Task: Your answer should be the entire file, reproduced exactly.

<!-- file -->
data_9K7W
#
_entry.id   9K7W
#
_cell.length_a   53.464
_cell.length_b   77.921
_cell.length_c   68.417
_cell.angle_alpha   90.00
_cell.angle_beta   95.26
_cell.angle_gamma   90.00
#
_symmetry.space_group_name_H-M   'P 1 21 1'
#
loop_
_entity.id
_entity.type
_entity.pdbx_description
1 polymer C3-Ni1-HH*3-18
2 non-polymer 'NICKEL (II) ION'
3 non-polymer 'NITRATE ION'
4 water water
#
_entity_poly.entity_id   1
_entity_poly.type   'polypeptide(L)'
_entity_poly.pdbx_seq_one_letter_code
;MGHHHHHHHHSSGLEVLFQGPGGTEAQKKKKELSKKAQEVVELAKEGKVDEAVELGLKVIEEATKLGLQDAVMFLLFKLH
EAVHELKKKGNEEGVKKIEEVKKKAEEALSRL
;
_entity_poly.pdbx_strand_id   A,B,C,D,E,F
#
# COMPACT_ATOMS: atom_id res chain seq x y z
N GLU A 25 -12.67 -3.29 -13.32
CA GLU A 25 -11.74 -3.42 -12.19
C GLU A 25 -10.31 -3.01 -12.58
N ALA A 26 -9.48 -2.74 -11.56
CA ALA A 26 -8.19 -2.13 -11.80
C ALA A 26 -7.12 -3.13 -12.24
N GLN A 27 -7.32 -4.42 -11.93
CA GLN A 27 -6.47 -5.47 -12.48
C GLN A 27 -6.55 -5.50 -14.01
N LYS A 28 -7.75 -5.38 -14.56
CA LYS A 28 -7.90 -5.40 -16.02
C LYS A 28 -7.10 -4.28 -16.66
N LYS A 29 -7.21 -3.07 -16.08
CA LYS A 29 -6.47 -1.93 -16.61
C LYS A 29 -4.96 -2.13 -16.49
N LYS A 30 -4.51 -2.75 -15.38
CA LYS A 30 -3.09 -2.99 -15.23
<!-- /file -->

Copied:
data_9K7W
#
_entry.id   9K7W
#
_cell.length_a   53.464
_cell.length_b   77.921
_cell.length_c   68.417
_cell.angle_alpha   90.00
_cell.angle_beta   95.26
_cell.angle_gamma   90.00
#
_symmetry.space_group_name_H-M   'P 1 21 1'
#
loop_
_entity.id
_entity.type
_entity.pdbx_description
1 polymer C3-Ni1-HH*3-18
2 non-polymer 'NICKEL (II) ION'
3 non-polymer 'NITRATE ION'
4 water water
#
_entity_poly.entity_id   1
_entity_poly.type   'polypeptide(L)'
_entity_poly.pdbx_seq_one_letter_code
;MGHHHHHHHHSSGLEVLFQGPGGTEAQKKKKELSKKAQEVVELAKEGKVDEAVELGLKVIEEATKLGLQDAVMFLLFKLH
EAVHELKKKGNEEGVKKIEEVKKKAEEALSRL
;
_entity_poly.pdbx_strand_id   A,B,C,D,E,F
#
# COMPACT_ATOMS: atom_id res chain seq x y z
N GLU A 25 -12.67 -3.29 -13.32
CA GLU A 25 -11.74 -3.42 -12.19
C GLU A 25 -10.31 -3.01 -12.58
N ALA A 26 -9.48 -2.74 -11.56
CA ALA A 26 -8.19 -2.13 -11.80
C ALA A 26 -7.12 -3.13 -12.24
N GLN A 27 -7.32 -4.42 -11.93
CA GLN A 27 -6.47 -5.47 -12.48
C GLN A 27 -6.55 -5.50 -14.01
N LYS A 28 -7.75 -5.38 -14.56
CA LYS A 28 -7.90 -5.40 -16.02
C LYS A 28 -7.10 -4.28 -16.66
N LYS A 29 -7.21 -3.07 -16.08
CA LYS A 29 -6.47 -1.93 -16.61
C LYS A 29 -4.96 -2.13 -16.49
N LYS A 30 -4.51 -2.75 -15.38
CA LYS A 30 -3.09 -2.99 -15.23